Prada Amber Pour Homme is the latest fragrance release, and the first for men, from the house of Prada. It was developed by perfumer Daniela Andrier, and centers on four accords: an amber accord, as in the original Prada Eau de Parfum for women, a fougère accord, a fresh cologne accord, and a suede accord. The notes include bergamot, mandarin, neroli, cardamom, geranium, vetiver, orange blossom, myrrh, nirvanolide musk, labdanum, sandalwood, tonka bean, vanilla, saffron, patchouli and leather.
Prada Amber Pour Homme is not at all what I expected, being less obviously based on the amber of the women's Eau de Parfum than I had imagined it would be. It is actually pretty well described by the ad copy: it smells like the four accords listed above, with the citrus/fresh cologne strongest in the top notes, and the suede most evident in the dry down, although even then, it is a very soft suede. The amber is there but likewise subtle, the fougère accord is very mild (if there is lavender here, it is very much under control), and there are hints of warm earth and pale woods. It is sweeter than the women's versions, but I wouldn't go so far as to call it sweet.
The four accords are tied together by soft but persistent soapy undertones — what Amber Pour Homme smells like as much as anything is a very expensive, very creamy men's soap, a soap that your average person (e.g., me) couldn't afford and wouldn't know where to buy anyway. In that sense, it reminds me very much of Hermès Caleche, and as with Caleche, I would describe Amber Pour Homme as elegant and sophisticated in a very quiet way, without hitting anyone over the head about it.
Amber Pour Homme is being advertised as sensual — what fragrance isn't? — and perhaps it is, but it has a rather conversative, even sober quality about it. I would call it soothing more than sexy, and the man that I picture wearing it bears no relationship to the boy in the ad: he is older, more dignified, and better (more?) dressed.
It is certainly an overtly masculine scent, but it is mellow enough that it will be easily borrowed by those women who don't mind buying on the other side of the aisle. If you would wear Guerlain Vetiver or Christian Dior Eau Sauvage, you won't have a problem wearing Prada Homme. It is easily my favorite of the Prada releases so far, and I'll be waiting impatiently for it to show up at the online fragrance discounters.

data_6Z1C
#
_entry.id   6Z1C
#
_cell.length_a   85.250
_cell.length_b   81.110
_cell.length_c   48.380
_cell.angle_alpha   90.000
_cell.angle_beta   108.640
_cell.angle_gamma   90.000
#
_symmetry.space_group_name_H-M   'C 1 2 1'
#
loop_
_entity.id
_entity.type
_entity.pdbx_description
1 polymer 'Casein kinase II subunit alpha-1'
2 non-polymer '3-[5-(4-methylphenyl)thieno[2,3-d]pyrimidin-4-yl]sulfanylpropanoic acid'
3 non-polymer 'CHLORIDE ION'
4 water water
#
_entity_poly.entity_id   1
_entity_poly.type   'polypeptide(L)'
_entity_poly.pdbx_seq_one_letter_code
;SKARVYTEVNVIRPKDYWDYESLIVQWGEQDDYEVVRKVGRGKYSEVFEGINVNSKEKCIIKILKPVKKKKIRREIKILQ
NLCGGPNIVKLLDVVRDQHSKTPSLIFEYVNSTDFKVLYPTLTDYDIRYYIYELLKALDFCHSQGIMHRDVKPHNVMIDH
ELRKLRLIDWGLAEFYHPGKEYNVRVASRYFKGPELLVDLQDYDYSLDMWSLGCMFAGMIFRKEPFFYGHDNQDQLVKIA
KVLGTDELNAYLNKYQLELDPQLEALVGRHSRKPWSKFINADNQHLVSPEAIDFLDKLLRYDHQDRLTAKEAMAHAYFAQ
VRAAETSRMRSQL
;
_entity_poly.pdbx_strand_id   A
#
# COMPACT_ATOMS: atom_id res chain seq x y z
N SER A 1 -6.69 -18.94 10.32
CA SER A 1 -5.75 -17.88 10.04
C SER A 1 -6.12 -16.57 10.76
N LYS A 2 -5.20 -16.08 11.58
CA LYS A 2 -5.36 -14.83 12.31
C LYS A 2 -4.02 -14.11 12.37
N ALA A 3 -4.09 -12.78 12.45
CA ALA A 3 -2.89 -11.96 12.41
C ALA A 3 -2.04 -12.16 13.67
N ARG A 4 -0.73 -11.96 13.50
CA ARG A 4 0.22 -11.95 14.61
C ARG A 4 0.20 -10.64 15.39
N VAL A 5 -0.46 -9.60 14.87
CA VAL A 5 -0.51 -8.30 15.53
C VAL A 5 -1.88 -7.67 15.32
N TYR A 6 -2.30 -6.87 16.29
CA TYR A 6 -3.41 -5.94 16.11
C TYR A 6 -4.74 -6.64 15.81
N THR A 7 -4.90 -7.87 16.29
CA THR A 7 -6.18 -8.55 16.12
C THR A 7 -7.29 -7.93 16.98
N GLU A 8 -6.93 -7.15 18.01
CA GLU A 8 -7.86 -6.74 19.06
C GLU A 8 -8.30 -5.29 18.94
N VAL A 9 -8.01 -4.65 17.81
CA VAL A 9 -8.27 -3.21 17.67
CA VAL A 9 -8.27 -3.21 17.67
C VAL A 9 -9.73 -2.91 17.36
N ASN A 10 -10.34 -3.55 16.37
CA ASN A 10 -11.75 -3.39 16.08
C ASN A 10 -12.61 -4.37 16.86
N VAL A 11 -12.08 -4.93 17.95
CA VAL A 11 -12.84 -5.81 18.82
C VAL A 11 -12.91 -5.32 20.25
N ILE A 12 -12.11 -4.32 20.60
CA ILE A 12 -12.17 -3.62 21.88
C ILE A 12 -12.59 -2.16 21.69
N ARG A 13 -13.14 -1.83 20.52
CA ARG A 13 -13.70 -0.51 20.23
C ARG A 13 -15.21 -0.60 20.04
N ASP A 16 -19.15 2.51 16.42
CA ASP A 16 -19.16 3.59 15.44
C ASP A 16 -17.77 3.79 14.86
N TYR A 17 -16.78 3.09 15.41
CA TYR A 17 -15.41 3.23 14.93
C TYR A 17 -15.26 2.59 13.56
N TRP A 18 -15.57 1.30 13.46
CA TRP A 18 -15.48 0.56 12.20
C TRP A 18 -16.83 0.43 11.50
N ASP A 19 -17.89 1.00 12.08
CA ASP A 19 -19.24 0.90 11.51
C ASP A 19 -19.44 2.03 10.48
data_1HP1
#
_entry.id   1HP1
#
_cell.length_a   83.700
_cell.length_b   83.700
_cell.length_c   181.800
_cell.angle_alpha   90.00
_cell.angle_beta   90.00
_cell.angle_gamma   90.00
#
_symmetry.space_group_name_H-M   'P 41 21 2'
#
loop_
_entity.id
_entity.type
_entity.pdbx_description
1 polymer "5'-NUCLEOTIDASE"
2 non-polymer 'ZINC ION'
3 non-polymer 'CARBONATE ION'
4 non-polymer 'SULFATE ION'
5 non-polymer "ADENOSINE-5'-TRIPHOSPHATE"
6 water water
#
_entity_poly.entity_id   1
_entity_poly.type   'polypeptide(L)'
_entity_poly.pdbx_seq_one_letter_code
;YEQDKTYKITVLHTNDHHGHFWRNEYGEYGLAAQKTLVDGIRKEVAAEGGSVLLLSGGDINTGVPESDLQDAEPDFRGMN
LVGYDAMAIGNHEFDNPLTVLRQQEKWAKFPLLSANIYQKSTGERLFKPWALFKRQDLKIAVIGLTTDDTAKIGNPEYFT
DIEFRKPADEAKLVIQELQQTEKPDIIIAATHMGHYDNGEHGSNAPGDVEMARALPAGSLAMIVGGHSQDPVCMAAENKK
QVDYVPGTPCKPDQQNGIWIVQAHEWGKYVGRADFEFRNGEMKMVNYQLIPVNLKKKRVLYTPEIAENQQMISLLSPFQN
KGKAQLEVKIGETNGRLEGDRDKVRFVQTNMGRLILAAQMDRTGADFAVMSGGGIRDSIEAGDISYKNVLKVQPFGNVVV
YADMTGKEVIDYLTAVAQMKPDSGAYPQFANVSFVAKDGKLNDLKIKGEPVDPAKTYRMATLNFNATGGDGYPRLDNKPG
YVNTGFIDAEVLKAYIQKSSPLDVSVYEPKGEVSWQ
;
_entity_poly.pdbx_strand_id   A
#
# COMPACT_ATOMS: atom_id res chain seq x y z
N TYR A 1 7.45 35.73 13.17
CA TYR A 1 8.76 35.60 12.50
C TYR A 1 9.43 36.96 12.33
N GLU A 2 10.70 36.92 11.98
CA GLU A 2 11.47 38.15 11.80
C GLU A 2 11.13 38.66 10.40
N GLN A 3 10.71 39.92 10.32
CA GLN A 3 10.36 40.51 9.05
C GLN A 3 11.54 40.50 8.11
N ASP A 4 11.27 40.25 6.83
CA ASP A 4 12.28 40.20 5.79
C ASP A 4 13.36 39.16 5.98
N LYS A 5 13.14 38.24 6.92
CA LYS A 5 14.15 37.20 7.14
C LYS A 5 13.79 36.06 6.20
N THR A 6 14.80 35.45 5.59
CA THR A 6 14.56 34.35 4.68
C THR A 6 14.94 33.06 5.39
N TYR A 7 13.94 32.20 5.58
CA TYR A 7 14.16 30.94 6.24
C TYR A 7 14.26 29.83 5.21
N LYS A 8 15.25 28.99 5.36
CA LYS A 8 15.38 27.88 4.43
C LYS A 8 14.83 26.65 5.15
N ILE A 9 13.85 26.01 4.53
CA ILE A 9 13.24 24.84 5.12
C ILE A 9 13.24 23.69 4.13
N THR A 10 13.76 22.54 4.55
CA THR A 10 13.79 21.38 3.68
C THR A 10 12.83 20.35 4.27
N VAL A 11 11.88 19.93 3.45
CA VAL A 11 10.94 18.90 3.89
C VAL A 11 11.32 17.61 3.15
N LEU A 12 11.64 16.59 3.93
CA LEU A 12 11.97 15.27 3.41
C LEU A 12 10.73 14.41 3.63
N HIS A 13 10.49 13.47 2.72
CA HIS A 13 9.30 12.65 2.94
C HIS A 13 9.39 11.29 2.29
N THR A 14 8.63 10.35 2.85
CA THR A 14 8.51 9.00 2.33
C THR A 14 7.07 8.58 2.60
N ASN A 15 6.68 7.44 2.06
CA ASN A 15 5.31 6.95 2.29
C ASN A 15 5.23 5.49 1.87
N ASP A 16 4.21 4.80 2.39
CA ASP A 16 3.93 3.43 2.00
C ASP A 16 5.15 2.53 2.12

Miuccia Prada, the Italian designer who built her grandfather's leather goods company into a modern luxury conglomerate, was apparently very much involved in the development of Amber Pour Homme:
"I felt like a nose, it was the best job, I had fun creating the fragrance," said Prada...
"I just tried to imagine what I would like if I were a man. You know people ask me if there is a muse, an inspiration, a thought driving my ideas, but I just know what I like," said Prada.
The designer said she had always been fascinated with fragrance and that part of the reason for creating a perfume portfolio for the brand stemmed from the fact that she could no longer find something she liked to wear. (via Women's Wear Daily, 6/30/2006)
Of course, rare indeed is the designer (or celebrity) who admits that they left the creation of their latest fragrance release up to a marketing committee, but for some reason this statement rings true to me, at least for Prada Eau de Parfum and Prada Amber Pour Homme. Both fragrances smell like they were created to please the tastes of an individual rather than to sell to millions, or to make any bold statements about the brand behind them.
Prada Amber Pour Homme is available now at Neiman Marcus, where they are calling it Prada Man. The line will include 50 and 100 ml bottles of Eau de Toilette, a deluxe 100 ml bottle with atomizer, and eventually After Shave Balm, After Shave Lotion, Bath & Shower Gel and Deodorant Spray.
Note: top image via Images de Parfums